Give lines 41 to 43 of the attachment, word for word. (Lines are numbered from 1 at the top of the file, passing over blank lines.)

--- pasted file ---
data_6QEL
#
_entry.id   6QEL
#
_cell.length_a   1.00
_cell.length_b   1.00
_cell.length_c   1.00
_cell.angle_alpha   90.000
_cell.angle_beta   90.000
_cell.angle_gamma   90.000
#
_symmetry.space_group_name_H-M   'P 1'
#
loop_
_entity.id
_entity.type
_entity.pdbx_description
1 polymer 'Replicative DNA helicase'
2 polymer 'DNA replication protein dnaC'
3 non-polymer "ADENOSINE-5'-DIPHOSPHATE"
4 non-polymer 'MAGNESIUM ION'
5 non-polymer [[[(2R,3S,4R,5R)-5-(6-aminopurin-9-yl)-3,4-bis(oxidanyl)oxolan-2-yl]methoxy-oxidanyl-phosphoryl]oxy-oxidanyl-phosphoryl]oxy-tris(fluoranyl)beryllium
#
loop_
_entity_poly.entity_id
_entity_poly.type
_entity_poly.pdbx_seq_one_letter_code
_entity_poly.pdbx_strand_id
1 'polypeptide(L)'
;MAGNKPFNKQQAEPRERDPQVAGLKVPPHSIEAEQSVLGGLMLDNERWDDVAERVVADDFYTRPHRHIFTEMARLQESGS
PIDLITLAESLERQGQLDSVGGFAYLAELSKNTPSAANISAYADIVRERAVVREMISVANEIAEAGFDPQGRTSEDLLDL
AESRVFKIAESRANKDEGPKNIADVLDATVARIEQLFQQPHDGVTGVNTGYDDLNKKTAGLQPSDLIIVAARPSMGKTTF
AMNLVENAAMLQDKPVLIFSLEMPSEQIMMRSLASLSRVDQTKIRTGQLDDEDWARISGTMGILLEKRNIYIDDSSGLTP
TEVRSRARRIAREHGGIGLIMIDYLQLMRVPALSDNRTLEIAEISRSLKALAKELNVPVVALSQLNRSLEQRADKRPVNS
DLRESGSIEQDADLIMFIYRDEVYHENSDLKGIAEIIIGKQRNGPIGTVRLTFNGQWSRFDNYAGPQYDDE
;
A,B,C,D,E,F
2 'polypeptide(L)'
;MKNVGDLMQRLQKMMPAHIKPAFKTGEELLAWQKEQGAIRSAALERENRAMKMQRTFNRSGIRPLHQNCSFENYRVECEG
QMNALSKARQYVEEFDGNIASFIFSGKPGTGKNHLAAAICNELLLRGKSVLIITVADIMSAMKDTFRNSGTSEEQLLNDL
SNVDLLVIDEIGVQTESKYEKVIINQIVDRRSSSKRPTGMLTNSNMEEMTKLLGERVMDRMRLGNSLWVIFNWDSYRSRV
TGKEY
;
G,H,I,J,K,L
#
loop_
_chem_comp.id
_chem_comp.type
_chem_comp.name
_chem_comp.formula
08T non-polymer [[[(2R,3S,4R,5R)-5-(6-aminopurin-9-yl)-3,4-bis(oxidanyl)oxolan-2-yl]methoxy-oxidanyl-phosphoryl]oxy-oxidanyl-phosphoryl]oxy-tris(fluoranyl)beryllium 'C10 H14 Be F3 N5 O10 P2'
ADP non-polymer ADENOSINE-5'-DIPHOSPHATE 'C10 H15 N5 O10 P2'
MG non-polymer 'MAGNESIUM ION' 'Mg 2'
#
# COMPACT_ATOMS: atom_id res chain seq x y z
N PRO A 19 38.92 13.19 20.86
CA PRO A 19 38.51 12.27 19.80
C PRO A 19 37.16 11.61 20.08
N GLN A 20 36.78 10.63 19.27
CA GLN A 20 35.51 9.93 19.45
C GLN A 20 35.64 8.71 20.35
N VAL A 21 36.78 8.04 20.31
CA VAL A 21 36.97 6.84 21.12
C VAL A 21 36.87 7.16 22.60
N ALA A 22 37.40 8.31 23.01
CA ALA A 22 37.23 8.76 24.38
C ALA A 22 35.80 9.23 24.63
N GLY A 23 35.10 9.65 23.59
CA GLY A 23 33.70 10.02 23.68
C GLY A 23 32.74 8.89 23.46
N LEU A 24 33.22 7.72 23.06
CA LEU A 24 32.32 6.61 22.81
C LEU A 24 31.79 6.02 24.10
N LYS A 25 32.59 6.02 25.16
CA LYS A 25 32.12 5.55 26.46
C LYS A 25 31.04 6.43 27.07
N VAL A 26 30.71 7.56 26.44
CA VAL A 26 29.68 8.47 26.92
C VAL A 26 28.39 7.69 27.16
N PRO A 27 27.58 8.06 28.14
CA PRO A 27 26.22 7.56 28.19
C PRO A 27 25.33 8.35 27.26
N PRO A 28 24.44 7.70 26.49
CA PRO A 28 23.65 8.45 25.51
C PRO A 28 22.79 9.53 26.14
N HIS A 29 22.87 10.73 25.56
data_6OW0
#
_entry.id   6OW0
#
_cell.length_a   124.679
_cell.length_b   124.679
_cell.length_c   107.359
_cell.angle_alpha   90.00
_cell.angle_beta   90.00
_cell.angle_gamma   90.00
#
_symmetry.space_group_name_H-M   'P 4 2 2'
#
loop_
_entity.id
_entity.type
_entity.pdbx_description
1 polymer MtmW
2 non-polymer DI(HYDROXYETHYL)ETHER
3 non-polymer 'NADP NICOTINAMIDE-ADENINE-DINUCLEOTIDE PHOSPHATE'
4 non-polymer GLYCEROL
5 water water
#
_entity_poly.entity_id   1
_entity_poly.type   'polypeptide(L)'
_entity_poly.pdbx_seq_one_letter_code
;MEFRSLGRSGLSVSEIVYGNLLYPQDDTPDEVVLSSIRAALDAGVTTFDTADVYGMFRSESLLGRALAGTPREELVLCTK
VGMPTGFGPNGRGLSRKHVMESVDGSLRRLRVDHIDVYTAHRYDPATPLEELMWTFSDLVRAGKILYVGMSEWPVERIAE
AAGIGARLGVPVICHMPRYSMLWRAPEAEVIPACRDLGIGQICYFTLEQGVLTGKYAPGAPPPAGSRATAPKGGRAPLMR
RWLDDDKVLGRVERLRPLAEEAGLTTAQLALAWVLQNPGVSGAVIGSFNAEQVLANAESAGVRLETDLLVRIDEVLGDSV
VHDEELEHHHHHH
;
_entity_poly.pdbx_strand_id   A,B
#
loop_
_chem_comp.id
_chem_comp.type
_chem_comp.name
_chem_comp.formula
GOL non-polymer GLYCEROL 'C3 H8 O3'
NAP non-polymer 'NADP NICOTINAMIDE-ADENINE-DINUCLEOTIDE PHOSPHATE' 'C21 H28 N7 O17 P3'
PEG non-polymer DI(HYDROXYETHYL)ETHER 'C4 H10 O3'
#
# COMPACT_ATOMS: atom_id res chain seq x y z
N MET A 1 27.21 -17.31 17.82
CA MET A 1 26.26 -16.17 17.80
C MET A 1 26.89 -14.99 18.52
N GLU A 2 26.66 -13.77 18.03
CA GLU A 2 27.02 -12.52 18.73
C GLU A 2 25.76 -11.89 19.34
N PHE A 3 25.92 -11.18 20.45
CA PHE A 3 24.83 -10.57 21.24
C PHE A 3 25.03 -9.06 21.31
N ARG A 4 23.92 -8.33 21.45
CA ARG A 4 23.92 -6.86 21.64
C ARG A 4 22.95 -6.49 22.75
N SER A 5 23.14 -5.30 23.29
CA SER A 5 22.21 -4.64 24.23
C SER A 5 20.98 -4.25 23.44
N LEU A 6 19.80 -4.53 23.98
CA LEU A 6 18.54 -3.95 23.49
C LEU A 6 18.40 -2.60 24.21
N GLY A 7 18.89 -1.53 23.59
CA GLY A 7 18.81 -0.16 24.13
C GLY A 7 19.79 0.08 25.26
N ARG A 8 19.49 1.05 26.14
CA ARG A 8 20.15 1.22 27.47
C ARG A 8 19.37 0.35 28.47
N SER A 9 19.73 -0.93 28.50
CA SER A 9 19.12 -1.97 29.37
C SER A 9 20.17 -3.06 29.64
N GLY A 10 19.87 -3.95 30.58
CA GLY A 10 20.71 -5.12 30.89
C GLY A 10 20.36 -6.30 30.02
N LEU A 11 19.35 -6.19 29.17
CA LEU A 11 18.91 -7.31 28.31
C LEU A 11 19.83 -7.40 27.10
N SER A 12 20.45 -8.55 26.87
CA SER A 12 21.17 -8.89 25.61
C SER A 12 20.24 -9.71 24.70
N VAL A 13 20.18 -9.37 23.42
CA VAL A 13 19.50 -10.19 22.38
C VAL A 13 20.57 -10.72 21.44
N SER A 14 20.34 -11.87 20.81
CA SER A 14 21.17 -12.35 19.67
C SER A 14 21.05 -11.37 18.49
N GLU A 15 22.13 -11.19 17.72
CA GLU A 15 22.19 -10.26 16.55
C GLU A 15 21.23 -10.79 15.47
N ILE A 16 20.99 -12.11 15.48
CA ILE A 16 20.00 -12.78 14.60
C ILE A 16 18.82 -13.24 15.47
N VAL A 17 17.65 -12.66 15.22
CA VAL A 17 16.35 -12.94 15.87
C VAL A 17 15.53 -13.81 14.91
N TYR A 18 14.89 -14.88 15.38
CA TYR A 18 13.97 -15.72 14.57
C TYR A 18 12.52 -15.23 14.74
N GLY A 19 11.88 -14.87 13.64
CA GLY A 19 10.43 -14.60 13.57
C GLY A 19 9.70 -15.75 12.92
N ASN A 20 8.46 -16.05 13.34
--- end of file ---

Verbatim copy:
SNVDLLVIDEIGVQTESKYEKVIINQIVDRRSSSKRPTGMLTNSNMEEMTKLLGERVMDRMRLGNSLWVIFNWDSYRSRV
TGKEY
;